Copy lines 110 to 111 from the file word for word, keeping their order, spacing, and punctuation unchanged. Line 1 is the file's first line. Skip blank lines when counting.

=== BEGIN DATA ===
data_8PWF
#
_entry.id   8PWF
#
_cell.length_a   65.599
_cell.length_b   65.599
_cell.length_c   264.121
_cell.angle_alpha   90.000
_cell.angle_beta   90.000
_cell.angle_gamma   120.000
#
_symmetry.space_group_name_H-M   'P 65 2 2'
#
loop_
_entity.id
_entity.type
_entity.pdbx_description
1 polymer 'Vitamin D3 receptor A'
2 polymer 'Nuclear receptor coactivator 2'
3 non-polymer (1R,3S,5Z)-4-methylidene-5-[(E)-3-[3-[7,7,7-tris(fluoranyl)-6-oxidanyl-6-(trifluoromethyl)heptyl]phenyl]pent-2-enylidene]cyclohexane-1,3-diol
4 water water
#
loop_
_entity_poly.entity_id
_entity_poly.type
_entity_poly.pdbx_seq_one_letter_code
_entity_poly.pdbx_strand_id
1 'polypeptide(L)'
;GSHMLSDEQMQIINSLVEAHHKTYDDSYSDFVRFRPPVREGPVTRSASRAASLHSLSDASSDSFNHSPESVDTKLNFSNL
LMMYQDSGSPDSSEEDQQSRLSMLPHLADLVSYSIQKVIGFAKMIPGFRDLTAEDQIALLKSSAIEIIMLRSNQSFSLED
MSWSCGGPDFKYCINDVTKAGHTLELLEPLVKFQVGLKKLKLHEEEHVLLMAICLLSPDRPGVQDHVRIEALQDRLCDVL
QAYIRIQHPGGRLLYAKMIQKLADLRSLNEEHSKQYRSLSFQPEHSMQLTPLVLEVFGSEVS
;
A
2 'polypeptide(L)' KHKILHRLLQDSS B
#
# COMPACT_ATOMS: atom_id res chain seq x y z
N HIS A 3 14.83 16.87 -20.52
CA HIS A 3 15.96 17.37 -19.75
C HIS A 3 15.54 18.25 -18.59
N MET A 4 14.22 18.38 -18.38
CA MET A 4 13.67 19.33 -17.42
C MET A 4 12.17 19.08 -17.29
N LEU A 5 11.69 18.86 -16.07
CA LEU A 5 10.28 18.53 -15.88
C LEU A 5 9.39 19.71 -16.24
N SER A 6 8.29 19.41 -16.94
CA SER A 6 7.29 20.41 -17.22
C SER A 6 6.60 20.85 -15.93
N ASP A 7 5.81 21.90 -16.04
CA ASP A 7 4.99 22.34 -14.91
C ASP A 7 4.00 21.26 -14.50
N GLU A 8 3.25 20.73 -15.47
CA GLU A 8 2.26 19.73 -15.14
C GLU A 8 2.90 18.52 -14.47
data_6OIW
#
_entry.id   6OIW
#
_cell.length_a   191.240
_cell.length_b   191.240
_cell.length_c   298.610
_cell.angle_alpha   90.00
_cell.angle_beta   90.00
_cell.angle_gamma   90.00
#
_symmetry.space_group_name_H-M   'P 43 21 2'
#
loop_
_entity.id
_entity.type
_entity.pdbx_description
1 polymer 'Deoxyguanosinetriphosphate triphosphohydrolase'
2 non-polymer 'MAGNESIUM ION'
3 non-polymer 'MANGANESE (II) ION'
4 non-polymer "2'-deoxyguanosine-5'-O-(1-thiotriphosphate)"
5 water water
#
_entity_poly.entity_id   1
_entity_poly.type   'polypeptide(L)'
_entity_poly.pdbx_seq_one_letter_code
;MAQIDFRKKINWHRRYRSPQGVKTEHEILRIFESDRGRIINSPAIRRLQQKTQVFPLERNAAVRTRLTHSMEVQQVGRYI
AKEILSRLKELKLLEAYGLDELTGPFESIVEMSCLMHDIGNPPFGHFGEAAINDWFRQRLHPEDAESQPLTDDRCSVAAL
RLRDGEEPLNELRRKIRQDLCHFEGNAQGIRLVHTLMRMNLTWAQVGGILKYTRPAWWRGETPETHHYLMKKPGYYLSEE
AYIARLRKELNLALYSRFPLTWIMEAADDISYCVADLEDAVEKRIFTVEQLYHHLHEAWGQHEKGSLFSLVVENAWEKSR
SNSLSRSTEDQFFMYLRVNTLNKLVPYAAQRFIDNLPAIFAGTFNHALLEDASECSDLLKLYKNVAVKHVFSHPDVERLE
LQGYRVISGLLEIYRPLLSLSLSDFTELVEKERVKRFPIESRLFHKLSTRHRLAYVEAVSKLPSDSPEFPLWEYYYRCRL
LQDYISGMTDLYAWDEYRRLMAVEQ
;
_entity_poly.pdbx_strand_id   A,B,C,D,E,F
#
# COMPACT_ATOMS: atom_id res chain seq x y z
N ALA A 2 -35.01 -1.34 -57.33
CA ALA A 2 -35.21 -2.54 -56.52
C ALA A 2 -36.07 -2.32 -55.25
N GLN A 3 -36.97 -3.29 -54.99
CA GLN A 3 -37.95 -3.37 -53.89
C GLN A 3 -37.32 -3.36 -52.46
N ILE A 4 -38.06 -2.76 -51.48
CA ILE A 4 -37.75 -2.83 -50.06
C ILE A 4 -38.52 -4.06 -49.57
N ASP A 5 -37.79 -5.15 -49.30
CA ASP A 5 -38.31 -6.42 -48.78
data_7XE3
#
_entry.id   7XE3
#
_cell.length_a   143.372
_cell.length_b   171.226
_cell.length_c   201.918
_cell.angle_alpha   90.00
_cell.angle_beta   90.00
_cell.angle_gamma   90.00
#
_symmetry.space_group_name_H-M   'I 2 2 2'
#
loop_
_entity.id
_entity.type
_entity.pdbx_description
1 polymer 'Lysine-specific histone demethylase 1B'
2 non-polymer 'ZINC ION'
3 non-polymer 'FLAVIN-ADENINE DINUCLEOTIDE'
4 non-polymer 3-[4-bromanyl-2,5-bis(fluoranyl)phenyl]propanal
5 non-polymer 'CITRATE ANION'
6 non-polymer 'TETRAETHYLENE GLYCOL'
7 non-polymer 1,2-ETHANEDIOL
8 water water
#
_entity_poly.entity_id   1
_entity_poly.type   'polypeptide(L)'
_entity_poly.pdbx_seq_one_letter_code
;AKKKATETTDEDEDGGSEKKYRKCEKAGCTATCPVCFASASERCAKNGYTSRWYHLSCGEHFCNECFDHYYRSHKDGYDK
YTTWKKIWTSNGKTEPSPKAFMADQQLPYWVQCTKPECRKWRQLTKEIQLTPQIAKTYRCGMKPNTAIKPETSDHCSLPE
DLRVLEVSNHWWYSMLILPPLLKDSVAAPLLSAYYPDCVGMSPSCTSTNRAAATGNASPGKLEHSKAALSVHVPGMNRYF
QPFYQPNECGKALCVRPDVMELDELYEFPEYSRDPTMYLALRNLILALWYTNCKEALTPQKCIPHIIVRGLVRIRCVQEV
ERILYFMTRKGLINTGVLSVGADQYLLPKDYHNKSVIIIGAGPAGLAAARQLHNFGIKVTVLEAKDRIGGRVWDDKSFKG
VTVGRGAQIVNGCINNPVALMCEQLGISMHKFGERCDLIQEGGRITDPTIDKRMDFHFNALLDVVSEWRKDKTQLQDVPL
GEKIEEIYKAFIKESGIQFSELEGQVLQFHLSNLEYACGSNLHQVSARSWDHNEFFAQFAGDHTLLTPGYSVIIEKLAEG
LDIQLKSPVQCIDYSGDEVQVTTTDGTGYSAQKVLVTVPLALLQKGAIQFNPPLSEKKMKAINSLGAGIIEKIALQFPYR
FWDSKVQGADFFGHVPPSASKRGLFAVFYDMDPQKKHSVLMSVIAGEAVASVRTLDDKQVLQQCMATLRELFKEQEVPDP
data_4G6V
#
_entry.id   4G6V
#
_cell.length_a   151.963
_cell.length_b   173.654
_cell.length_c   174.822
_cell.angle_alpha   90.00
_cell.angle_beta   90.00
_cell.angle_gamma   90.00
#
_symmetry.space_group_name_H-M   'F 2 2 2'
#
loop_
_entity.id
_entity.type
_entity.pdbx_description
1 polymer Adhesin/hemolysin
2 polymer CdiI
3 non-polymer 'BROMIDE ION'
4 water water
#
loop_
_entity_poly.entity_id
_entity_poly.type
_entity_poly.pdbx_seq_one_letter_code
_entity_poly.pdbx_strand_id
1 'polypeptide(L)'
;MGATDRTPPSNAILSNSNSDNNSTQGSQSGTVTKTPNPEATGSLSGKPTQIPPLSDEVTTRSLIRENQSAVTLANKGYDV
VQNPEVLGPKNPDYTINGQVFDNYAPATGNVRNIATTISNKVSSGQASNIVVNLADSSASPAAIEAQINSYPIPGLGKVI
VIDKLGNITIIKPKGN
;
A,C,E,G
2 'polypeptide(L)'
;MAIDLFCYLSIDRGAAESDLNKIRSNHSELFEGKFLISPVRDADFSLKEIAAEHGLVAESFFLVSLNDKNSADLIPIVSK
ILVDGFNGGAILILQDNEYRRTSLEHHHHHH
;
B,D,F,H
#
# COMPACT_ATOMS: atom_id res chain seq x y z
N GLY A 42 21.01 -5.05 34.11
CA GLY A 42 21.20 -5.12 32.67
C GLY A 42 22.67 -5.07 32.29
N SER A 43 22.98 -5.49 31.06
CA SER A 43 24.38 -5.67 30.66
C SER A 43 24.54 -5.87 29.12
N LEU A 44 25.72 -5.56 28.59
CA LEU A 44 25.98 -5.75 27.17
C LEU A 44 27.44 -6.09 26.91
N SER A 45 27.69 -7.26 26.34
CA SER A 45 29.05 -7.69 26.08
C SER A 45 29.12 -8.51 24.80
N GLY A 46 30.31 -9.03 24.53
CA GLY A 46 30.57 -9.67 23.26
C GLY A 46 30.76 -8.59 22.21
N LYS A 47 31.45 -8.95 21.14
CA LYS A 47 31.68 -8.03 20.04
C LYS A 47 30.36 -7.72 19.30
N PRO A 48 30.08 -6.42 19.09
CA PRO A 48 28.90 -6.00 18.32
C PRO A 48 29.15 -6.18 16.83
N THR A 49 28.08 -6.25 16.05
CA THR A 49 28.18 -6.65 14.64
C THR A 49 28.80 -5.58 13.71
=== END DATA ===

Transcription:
_cell.length_c   201.918
_cell.angle_alpha   90.00